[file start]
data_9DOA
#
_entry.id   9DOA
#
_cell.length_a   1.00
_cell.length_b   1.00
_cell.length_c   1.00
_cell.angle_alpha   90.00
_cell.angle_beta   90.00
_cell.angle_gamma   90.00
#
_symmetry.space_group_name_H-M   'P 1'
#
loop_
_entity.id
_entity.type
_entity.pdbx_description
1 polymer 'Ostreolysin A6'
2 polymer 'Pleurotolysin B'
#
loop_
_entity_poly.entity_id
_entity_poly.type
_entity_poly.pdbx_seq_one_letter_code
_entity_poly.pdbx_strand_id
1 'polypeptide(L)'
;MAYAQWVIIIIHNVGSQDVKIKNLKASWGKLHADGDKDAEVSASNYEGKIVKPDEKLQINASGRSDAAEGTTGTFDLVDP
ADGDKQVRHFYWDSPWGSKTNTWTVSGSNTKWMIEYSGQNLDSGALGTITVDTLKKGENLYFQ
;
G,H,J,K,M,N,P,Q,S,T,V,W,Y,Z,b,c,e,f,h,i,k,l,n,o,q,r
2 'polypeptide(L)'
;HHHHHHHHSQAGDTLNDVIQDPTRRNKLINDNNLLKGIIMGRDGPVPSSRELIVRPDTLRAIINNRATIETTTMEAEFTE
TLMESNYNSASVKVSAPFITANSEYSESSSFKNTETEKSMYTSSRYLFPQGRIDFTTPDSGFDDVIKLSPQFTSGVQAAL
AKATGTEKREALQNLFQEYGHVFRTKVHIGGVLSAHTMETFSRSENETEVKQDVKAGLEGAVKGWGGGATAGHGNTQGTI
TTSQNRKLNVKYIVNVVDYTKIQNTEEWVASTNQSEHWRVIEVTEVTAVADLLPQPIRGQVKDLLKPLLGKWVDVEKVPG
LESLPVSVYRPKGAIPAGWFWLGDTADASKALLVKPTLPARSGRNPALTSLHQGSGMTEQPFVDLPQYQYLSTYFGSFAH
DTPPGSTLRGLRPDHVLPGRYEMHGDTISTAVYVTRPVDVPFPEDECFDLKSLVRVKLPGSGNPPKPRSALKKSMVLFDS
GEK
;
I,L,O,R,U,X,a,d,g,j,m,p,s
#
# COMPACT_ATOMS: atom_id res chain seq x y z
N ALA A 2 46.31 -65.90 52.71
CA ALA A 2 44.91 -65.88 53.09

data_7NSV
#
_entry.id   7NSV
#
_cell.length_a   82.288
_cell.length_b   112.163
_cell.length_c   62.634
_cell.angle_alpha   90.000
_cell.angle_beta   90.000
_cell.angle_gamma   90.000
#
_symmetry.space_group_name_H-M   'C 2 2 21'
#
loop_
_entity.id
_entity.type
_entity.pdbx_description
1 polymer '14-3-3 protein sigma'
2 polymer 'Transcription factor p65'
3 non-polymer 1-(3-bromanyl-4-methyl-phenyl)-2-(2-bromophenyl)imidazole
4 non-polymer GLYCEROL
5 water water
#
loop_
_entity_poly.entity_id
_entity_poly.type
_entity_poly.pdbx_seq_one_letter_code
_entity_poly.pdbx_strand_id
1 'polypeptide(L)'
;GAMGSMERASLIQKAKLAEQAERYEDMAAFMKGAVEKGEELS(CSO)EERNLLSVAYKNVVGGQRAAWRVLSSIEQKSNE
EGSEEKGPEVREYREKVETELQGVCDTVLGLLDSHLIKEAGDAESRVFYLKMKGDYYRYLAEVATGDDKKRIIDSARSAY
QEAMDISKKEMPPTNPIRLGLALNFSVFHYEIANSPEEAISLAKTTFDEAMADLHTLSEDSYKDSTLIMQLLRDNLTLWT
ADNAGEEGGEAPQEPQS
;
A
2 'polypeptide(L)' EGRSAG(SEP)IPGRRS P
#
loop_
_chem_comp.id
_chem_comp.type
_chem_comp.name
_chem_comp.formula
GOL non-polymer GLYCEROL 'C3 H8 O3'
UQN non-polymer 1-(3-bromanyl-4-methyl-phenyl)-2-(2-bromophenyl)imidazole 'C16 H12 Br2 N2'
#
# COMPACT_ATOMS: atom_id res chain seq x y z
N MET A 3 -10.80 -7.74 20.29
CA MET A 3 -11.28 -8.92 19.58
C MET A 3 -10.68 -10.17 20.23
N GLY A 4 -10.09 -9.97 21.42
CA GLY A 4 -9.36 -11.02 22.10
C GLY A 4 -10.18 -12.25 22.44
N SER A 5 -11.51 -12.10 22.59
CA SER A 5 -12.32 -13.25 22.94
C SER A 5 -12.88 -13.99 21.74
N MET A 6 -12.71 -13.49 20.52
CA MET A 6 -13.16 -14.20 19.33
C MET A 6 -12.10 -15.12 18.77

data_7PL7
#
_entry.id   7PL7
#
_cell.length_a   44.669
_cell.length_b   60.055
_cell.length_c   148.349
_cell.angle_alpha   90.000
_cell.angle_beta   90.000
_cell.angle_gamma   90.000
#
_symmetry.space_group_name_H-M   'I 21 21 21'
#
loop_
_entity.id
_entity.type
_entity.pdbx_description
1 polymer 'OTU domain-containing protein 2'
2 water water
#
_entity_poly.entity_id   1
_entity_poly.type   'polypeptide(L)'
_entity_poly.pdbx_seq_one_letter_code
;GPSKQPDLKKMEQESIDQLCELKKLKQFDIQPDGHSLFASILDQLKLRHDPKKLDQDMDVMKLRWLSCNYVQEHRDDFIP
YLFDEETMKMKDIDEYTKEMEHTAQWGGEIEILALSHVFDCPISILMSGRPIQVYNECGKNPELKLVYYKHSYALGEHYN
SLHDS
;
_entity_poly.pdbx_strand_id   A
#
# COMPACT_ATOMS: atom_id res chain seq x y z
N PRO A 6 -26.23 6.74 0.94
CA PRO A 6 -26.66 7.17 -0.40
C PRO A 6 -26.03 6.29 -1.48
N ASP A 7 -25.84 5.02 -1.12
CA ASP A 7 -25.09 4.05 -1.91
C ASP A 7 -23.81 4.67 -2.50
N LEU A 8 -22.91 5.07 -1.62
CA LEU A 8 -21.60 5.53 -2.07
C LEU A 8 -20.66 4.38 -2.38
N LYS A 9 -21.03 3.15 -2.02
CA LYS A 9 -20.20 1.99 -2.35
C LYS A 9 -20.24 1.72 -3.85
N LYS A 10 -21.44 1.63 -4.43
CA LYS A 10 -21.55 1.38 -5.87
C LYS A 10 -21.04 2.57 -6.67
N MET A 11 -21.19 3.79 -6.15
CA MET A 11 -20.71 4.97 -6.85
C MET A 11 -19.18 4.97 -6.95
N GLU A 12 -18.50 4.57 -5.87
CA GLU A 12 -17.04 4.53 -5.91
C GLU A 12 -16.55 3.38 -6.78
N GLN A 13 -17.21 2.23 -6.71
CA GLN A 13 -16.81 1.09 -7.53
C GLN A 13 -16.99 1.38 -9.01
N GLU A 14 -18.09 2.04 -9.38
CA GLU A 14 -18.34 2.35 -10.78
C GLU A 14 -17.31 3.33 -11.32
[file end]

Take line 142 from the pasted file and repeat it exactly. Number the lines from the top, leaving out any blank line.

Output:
N LYS A 9 -21.03 3.15 -2.02